The Most Notorious Female Serial Killers

For generations, women have been seen as kinder, gentler, and more nurturing than men, rightly or wrongly. That might be why when we think of serial killers, we think of men. Dahmer, Bundy, Gacy, Rader ... they're all notorious names (unfortunately for anyone who happens to share those names), but to think that all serial killers are men is absolutely wrong.

It's also wrong to think that all female killers rely on poison, that they don't like to get their hands bloody, or that they confine their killing only to their families. Some certainly do, but others? Well, let's just say there's more than one female ax murder out there, and there's also a whole lot of creativity when it comes to modus operandi. Even though they don't seem to get as much media attention, the world is full of bloodthirsty women, and today, we're taking a look history's most notorious female serial killers.

Nannie Doss was called 'the Jolly Black Widow'

Nannie Doss was known by nicknames like "the Jolly Black Widow" and "the Giggling Granny," and her killing spree started in the 1920s and only ended in 1954. According to ThoughtCo., the Alabama-born Nancy Hazle didn't have a great start in life, as she faced living with a man who was more dictator than father. In fact, her father forbade her to even speak to a boy until she turned 21, so it's not entirely surprising that she married a man within five months of meeting him.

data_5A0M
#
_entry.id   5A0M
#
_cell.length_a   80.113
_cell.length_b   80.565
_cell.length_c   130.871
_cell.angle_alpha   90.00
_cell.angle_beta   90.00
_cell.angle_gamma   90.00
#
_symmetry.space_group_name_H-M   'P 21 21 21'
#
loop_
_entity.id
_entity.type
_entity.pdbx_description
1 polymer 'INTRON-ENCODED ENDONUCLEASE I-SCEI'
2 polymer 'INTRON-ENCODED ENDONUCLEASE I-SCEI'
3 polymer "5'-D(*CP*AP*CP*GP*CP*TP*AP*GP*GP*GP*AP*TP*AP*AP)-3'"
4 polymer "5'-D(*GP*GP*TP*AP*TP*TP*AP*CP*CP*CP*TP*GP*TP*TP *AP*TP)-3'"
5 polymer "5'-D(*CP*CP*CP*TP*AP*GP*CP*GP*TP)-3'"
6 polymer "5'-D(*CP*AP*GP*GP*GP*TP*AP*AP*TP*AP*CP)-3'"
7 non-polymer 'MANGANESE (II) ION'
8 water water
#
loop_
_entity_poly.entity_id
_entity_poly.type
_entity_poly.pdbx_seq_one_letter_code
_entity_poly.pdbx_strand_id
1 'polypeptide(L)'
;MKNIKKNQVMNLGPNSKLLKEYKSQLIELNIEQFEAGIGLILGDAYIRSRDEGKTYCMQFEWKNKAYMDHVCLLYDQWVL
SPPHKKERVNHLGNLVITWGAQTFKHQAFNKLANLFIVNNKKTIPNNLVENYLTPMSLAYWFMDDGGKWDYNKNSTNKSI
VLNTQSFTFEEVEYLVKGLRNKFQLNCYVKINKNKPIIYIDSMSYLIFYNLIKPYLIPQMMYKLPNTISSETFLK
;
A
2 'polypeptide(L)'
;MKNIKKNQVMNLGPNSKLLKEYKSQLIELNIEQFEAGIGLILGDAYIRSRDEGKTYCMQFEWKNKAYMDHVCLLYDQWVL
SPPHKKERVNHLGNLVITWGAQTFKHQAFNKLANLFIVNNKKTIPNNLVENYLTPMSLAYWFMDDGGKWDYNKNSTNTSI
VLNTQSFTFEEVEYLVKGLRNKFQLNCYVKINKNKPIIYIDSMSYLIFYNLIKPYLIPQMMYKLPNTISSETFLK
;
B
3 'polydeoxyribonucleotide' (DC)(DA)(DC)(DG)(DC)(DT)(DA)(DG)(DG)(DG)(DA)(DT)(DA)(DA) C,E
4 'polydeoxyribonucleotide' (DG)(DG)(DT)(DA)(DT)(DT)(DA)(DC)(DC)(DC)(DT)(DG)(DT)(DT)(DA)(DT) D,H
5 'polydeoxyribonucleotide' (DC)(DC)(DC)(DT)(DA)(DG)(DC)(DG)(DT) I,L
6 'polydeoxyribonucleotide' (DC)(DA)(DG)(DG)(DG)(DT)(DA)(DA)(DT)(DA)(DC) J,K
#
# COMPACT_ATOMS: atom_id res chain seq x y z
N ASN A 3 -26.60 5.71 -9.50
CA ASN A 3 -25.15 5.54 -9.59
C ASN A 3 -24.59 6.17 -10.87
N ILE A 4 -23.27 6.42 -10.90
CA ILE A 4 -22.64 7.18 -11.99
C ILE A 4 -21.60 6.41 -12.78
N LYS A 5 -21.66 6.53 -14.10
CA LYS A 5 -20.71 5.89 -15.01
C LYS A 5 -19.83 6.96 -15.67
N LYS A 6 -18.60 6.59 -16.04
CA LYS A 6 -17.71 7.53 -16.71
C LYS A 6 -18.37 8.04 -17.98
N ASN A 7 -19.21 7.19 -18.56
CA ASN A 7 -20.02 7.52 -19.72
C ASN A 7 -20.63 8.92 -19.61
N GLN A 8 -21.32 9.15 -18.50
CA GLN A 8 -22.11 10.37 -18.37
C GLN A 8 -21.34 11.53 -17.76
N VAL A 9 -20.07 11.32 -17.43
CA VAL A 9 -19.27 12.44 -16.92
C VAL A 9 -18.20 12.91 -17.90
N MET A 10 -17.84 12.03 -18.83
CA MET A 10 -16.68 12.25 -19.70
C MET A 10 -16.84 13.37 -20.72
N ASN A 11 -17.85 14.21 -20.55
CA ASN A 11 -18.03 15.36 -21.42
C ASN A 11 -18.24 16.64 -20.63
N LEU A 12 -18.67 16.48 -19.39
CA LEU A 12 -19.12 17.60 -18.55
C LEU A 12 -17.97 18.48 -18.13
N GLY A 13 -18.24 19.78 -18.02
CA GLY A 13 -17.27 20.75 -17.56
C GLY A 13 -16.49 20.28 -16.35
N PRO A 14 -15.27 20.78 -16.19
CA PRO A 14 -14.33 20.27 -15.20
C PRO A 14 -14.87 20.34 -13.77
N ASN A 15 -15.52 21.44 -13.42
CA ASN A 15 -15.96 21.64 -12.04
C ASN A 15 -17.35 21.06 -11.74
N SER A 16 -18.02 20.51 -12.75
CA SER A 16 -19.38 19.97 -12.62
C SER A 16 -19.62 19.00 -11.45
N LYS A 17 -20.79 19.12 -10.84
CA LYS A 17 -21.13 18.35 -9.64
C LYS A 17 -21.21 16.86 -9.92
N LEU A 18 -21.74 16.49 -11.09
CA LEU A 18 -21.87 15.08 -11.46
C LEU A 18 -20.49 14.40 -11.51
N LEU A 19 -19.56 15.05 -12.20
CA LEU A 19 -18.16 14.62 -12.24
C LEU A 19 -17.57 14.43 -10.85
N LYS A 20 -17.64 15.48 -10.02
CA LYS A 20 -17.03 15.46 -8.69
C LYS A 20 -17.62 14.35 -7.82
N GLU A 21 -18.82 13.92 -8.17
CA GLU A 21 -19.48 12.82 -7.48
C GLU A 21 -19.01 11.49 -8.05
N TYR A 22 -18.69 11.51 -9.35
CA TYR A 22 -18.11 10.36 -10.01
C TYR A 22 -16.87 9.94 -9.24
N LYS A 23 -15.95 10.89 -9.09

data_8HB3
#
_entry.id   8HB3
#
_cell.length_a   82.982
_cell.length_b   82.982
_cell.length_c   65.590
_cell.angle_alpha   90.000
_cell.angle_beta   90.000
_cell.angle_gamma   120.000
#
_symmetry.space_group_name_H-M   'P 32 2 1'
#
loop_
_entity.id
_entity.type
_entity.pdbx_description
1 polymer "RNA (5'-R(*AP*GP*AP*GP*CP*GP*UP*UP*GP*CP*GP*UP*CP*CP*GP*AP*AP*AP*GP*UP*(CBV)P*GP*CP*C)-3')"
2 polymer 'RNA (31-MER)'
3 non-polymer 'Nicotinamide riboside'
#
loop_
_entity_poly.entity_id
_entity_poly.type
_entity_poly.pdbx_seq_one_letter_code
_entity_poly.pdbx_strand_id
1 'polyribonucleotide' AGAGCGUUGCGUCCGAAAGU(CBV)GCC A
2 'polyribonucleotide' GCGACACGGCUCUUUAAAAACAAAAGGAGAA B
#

As you might guess, things quickly went downhill. They had three children in three years — years controlled by a manipulative mother-in-law and an abusive, constantly drunk husband. After the birth of their fourth, the two middle children died. The official cause was food poisoning, but her husband — suspecting actual poison — took off with their oldest. And he ended up being the only husband she didn't kill.

She met her second husband through a lonely hearts column, and their marriage lasted an impressive 16 years until ... well, you know. It wasn't until 1943 that her newborn granddaughter died mysteriously, and her daughter — only semi-conscious post-delivery — swore she saw her mother stab the baby with a hatpin, but there was never proof. More children and grandchildren died "mysteriously," and it wasn't until her fifth husband (who was a fine, upstanding man) died that an autopsy was ordered, and it was found he had a stomach full of arsenic. Her estimated death toll was 11, and in 1965, she died in the Oklahoma State Penitentiary, reports Tulsa World. The cause? Leukemia.